There's been quite a response to Internet Explorer 8's proposed system of Version Targeting. If you haven't heard of this, here's a quick overview: the IE team is proposing that there be a metadata tag recognizable by IE 8 that will instruct it how to render a page (as IE 6, IE 7, or IE 8). If the tag isn't present, then the default will be IE 7.

Why is this needed? Because the IE developers have a huge dilemma: version capability. They have loads and loads of sites designed specifically for IE 6 (for various reasons, some nefarious -won't go there) and had to make many compromises when designing IE 7 to maintain backwards compatibility while receiving a lot of flack from the web design community that IE 7 didn't do enough to address standards compliance. IE 8 just having passed the Acid2 test, there will probably be a lot of breaking changes in it that could harm tons of existing sites.

This seems to me like an elegant solution. They can effectively freeze existing sites to use IE 7 (since they don't specify the meta tag and will get an IE 8 rendering) while allowing web designers to explicitly take advantage of more advanced features and better standards compliance of IE 8.

From a developer perspective, this seems natural. I'm used to writing .Net code that's bound to a specific version of the .Net runtime, just as Java developers are with the JRE, PHP developers with the PHP runtime, etc. Rendering differences of HTML, CSS, and JavaScript across browsers are brutal for developers, and even though practices like progressive enhancement can help, it seems that version targeting (if widely supported) could make developers lives a lot easier. Software engineering is hard enough.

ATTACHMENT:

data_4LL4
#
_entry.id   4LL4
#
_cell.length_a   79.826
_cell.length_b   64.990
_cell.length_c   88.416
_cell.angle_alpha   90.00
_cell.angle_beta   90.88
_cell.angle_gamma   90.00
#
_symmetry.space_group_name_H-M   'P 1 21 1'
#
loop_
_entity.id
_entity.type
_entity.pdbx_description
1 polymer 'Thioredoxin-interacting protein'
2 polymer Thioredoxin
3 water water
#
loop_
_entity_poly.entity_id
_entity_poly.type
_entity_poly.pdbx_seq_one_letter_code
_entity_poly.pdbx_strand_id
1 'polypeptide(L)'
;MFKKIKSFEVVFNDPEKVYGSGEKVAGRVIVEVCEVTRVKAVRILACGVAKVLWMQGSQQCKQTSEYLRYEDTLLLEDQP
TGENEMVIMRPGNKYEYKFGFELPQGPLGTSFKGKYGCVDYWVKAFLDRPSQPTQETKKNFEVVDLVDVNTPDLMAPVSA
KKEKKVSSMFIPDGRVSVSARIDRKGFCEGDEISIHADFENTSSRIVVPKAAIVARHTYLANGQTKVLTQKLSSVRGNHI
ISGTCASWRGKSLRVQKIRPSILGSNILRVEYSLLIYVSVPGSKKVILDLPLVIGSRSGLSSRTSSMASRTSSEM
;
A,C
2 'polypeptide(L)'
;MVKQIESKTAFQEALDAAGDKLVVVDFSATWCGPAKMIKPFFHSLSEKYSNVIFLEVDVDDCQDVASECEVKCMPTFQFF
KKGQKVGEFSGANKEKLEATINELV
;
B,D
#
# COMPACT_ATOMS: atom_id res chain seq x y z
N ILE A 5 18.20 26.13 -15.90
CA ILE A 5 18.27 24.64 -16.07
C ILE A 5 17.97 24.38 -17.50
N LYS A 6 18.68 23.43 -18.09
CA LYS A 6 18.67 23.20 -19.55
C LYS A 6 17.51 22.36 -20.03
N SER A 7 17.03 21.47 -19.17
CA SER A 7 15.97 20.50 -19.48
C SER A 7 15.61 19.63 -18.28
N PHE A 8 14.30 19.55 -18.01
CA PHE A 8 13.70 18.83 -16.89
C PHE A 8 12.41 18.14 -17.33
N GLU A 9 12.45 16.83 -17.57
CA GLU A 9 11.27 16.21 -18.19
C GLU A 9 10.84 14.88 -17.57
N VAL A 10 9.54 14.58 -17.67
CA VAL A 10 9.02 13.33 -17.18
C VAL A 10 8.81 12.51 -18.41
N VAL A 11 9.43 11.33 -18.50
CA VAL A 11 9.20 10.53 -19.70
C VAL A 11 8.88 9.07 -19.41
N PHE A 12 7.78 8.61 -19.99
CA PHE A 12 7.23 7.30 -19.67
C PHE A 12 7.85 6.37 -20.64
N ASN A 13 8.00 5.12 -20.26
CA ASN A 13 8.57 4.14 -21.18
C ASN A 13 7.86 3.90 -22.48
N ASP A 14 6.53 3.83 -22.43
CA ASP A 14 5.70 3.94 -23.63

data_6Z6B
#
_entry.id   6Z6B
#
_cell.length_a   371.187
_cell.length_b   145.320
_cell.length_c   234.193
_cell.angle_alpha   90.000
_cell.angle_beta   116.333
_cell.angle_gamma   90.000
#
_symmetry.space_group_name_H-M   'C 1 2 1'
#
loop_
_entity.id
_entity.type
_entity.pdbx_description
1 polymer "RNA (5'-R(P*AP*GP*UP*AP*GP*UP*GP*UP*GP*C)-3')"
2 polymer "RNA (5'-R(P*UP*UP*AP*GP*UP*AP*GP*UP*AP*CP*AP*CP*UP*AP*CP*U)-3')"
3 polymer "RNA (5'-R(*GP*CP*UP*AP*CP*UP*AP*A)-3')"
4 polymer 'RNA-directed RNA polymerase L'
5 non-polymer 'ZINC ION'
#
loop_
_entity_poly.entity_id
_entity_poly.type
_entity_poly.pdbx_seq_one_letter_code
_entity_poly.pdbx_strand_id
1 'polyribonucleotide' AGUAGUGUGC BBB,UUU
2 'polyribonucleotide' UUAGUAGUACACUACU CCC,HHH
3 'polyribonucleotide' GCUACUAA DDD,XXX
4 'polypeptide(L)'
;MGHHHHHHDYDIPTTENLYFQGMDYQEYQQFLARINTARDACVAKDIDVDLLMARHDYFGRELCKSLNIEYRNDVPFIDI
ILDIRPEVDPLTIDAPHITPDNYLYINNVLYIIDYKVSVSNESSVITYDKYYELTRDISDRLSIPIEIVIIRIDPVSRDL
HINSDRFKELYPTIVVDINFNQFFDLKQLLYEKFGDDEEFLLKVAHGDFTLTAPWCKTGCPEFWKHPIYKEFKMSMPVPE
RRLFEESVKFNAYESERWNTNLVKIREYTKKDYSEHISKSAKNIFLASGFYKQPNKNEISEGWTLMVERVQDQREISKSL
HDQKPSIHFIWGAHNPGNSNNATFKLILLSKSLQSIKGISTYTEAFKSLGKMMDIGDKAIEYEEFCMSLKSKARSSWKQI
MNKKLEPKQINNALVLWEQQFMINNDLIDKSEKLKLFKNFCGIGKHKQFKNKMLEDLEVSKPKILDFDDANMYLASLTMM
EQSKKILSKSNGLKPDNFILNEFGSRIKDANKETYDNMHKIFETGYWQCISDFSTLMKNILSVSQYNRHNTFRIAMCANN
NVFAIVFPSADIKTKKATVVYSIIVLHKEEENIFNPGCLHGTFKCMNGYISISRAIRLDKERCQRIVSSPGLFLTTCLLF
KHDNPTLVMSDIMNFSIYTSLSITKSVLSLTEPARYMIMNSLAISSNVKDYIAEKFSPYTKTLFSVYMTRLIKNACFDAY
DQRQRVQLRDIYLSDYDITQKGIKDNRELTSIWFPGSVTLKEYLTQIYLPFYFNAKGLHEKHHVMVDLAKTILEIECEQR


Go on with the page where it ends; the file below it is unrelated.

Instinctively, however, this may give off a bad Microsoft anti-competitive IE-only vibe. It reminds me a little of pages detecting your browser and denying access if you're not running IE. Browser sniffing has a fairly unreliable history as a technique and browser makers have often been misleading to put it mildly. In the past, Opera has placed "MSIE" in their user agent string, and at one point Safari had the phrase "like Gecko" in theirs (with unintended consequences that you can probably imagine if you've ever had to parse a string).

This is not like browser detection - it goes the other way. The metadata signal allows a web page to establish a contract between the page and the browser.

From what I've read, there seems to be a lot of negative perspectives on this issue, but here are a few voices I've run across that seem to have a more practical view of the situation: